1. I wish I had some Hulk powers, Pat! I like being strong, and becoming weaker has been the pits. But onwards and upwards! And yes, I have a knowledgeable and compassionate doctor which makes me very lucky indeed. I hope you are enjoying a fun weekend. Are you taking your nephews trick-or-treating? I bet you have lots of fun with them at this time of year. Take care!

  7. Well glad they caught it. Those are some freaky side effects. Weight loss? I wish! I have hypo instead, and it does the opposite - weight gain.

    1. Hi, Alex! I have enjoyed the weight loss part! Two of my sisters have hypoactive thyroids, so I know what a challenge weight can be. I finished "Dragon of the Stars" for the second time last night. It was even better this time. I love the story of Aden and Tamsin, and the Dragon is brilliant. The story deals with big issues, and when you finish it, you don't forget it. I really connected with Tamsin, because I made a similar decision long ago. Aden's choice and Tamsin's choice give the story its tremendous heart. And who cannot love the Kargrandes on Kavil and associated with the Dragon? Keep writing, my friend!

  8. I hope you glow in the dark now, Miss Radioactive! That would be cool. Seriously, I hope you get the answers and the treatment you need now! Good luck, Louise!

    1. Thanks, Debra! I will get the treatment I need; and that's a wonderful feeling, because I know I'll be more like myself again. Have a lovely weekend with your Rare One. I know how much you enjoy this time of year! Hugs to you!

  9. Good that you have excellent medical care, Louise. Feel better soon! Too bad it's not quite Halloween - you could have stood outside and glowed in the dark as decoration....

    1. LOL, Barb! I would have loved that! I hope all is well with you. Take care!

  10. Yikes, you don’t do anything halfway! Hugs!!

  11. Yikes, you don’t do anything halfway! Hugs!!

    1. LOL! That's my reputation ~ Overboard Louise! thanks for stopping by! Take care!

  12. I had low thyroid, as did Franklin, but we take our thyroid medication and it has made us well. We have much more energy because of a corrected thyroid. You are right about the importance of the thyroid and how problems with it can seem to something else. I'm glad you have a diagnosis.


    1. Thanks for sharing your experience, Janie! I'm glad that you and Franklin are doing well. I have to wait four weeks to see my endocrinologist for the first time. Meanwhile, if my hand tremors and other things worsen, my doctor will prescribe a drug. I expect to learn tomorrow whether I have Graves Disease or something else. I'm thrilled to hear that you both have more energy! Lack of energy has been the most maddening part of this experience. I'm defined by my energy ~ LOL! Have a wonderful week! Hugs to you, Franklin, and Penelope!

  13. I’m so glad you got to the bottom of your problems. Now with the right meds you should be feeling better. I have the exact opposite..hypothyroidism. With meds I’m doing ok. Stay healthy my friend.

    1. Thanks, Peggy! I'm doing everything I can to be as healthy as I can. It will be about a month before I get medications because I haven't seen my endocrinologist yet. But relief is in sight, and I can get through another four weeks. I'll even have a week in Las Vegas to distract me! Wishing you and Don a healthy and happy week! Hugs to you both!

  14. ...I an so glad that things worked out well for you, take care and enjoy your week.

  15. Wow, that's quite a set of test. I recently had an MRI on my prostrate which meant 45 minutes of laying flat in a tube which I likened to sleeping in a snow cave, except it was hot. Thankfully you didn't have a long period like that, but still, the idea of "eating" radiation. I hope all is well.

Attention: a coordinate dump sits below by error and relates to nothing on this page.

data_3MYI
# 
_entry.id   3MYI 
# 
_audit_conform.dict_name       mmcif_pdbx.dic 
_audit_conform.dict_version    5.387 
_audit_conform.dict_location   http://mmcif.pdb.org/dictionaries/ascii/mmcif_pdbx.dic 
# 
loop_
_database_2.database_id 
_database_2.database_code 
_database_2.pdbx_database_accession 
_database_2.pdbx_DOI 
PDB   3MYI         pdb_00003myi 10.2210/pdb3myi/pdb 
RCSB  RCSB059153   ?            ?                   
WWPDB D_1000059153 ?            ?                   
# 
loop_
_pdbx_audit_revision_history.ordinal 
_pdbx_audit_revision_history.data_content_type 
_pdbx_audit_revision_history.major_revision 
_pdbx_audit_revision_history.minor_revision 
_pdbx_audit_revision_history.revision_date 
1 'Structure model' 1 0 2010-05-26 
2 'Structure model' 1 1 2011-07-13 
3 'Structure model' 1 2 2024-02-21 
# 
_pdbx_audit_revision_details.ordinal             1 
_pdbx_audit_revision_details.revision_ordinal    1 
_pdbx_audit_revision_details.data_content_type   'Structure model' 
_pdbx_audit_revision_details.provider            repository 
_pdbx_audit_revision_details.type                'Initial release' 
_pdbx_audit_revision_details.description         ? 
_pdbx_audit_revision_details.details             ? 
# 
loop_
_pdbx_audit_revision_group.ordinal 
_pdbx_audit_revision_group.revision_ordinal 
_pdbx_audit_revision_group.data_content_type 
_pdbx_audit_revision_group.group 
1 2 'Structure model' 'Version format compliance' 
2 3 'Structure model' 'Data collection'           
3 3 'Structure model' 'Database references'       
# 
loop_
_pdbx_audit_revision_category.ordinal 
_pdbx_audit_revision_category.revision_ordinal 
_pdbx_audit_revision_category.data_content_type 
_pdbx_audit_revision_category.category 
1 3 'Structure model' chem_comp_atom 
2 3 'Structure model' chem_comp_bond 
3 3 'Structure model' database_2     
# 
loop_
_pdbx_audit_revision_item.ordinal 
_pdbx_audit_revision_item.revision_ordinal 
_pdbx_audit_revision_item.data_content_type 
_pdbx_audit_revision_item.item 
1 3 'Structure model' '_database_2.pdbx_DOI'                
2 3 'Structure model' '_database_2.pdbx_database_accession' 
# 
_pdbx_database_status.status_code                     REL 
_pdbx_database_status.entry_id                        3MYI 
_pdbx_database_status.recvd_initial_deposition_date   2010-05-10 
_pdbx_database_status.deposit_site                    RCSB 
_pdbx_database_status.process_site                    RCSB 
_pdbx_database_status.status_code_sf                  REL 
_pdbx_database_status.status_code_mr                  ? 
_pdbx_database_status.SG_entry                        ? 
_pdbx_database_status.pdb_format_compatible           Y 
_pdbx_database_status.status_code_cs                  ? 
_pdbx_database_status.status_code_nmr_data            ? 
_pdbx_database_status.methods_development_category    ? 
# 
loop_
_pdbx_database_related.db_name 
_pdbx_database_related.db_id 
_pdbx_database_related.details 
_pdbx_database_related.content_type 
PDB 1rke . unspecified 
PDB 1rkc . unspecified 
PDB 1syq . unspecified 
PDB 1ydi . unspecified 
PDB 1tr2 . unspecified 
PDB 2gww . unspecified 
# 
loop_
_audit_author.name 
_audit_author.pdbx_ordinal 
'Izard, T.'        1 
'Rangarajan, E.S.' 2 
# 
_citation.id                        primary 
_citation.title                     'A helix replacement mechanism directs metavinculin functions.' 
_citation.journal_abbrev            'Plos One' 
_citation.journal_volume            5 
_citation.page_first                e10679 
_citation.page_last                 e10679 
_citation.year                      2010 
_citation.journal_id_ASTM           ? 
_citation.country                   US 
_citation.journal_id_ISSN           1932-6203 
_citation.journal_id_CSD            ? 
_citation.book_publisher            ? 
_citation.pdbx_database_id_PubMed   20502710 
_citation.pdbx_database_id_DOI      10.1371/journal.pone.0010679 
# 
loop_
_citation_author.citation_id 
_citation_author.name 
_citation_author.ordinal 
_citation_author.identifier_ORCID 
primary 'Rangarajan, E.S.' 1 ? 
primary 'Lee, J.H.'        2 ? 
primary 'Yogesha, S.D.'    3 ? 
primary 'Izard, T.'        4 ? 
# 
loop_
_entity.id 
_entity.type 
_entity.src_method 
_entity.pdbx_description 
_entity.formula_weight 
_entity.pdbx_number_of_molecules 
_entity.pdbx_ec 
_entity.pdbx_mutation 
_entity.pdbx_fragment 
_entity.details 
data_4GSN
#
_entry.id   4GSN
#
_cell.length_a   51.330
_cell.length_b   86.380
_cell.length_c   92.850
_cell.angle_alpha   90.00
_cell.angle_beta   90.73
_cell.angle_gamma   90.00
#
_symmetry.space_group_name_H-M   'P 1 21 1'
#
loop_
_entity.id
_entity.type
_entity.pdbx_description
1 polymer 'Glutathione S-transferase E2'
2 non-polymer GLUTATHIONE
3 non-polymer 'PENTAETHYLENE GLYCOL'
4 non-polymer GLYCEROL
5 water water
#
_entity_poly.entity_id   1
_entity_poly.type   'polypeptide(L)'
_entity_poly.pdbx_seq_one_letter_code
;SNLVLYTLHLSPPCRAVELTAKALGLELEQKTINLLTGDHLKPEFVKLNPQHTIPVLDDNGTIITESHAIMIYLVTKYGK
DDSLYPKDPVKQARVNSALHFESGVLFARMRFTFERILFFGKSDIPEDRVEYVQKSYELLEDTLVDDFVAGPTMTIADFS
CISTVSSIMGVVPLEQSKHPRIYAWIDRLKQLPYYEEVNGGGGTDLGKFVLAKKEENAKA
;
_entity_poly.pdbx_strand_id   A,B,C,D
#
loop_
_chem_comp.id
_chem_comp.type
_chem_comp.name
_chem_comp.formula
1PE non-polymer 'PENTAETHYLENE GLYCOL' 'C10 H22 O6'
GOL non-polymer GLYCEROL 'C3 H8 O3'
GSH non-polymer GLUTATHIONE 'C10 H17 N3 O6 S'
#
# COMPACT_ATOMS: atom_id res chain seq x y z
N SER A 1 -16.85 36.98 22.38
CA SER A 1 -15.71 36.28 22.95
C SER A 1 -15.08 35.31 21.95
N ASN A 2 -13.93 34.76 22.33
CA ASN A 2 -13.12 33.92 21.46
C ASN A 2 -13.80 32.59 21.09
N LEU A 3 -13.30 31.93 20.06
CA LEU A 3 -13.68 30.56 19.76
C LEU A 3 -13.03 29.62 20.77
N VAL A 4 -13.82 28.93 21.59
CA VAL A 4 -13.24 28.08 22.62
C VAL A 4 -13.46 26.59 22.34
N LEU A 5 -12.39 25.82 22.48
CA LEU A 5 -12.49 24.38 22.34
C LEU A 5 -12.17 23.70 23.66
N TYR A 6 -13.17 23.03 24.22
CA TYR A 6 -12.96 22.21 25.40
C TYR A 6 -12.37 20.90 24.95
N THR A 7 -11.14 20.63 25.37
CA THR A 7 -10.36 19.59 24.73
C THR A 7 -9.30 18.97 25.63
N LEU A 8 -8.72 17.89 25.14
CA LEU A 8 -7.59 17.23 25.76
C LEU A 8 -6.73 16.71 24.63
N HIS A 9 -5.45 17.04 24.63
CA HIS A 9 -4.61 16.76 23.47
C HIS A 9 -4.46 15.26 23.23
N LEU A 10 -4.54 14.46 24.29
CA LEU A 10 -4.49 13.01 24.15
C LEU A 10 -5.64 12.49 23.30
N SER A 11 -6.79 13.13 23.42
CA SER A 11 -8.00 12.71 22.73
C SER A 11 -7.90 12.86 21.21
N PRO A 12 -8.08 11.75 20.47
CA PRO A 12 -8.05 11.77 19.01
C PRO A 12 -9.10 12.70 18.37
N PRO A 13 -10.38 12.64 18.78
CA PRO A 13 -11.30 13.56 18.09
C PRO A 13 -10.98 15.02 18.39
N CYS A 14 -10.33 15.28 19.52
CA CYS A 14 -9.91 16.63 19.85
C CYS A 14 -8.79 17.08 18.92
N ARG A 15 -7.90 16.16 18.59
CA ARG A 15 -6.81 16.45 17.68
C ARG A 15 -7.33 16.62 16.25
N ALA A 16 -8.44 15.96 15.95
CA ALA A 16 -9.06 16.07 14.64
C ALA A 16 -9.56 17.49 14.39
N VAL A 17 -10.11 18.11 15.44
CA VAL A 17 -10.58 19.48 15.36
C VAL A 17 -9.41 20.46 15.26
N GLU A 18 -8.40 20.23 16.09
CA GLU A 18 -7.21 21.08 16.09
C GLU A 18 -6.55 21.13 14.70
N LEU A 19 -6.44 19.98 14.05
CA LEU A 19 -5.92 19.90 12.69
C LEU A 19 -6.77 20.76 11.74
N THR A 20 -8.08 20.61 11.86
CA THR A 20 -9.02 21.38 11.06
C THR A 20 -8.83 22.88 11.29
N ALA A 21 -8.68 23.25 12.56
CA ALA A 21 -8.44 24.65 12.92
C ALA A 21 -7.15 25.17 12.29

1. Thanks, Jeff! It didn't bother me to swallow the radioactive pills. I was more curious than anything. I did find it hard to be still for seven minutes at a time. Forty-five minutes would be torture. I hope you are doing well too. Take care!

  16. Hi Louise! Firstly, I had to laugh VERY loud at the Mr. Bean photo, and the doubling up of his face was freaky! And congrats on finding a broomstick!!! Now seriously, reading what you went through for all of those tests...that is not something I could handle...mind you, when push comes to shove, I'd likely find my courage, but the thought of being radioactive, even in jest, is concerning! I hope you have some answers (as I type this!)

    1. I burst out laughing when I found Mr. Bean, Rain! That's what I see consistently now when my glasses are off. It's freaky, unsettling, and fascinating. I find myself playing in the mirror. This morning by shifting my head and how I look around, I managed to put one eyeball in one of my open mouths ~ LOL! Now that was creepy! And why I'm behind on my day already! I do have an answer. My doctor told me I definitely have Graves Disease. I'm not worried about that, in that my mother, uncle, and brother all had it. I know that it is manageable and not life-threatening if I get it under control. I won't see my endocrinologist until well into November, but I know things will soon get better. I was more curious than concerned about the radioactivity. I trust my doctor who is wonderful, and I am grateful for modern medicine. The bottom line is I want to live and be as healthy as I can. I want to feel energetic and strong again. I'm still working out three times a week with my trainer. It was disheartening to see myself get weaker and weaker and feel shakier and shakier. But now I know it's going to get better. Thanks for getting me going on art. I'm having lots of fun, and it's engrossing and calming. Take care, my friend!

  17. Yes I have had that test. Love your take on it with the funnies. Glad it's over for you and hope you get some help.

    1. Thanks, Nicole. I expect to get some help well into November. I'm glad the tests are behind me. It was a fascinating, but tiring experience. Humor makes everything go better. Have a happy Friday and a relaxing weekend! Take care!

  18. Oh my! I'm sorry you have to go through all that. Hopefully you'll get the answers you are seeking.

    Love your touch of humor in even such a sobering topic for your post.


    1. Thanks AJC! Humor helps me process things and tamp back worry. I am grateful for modern medicine and hopeful for a healthier future. Thanks for visiting. Blessings to you! Take care!


Thank you for your comments! I appreciate them very much.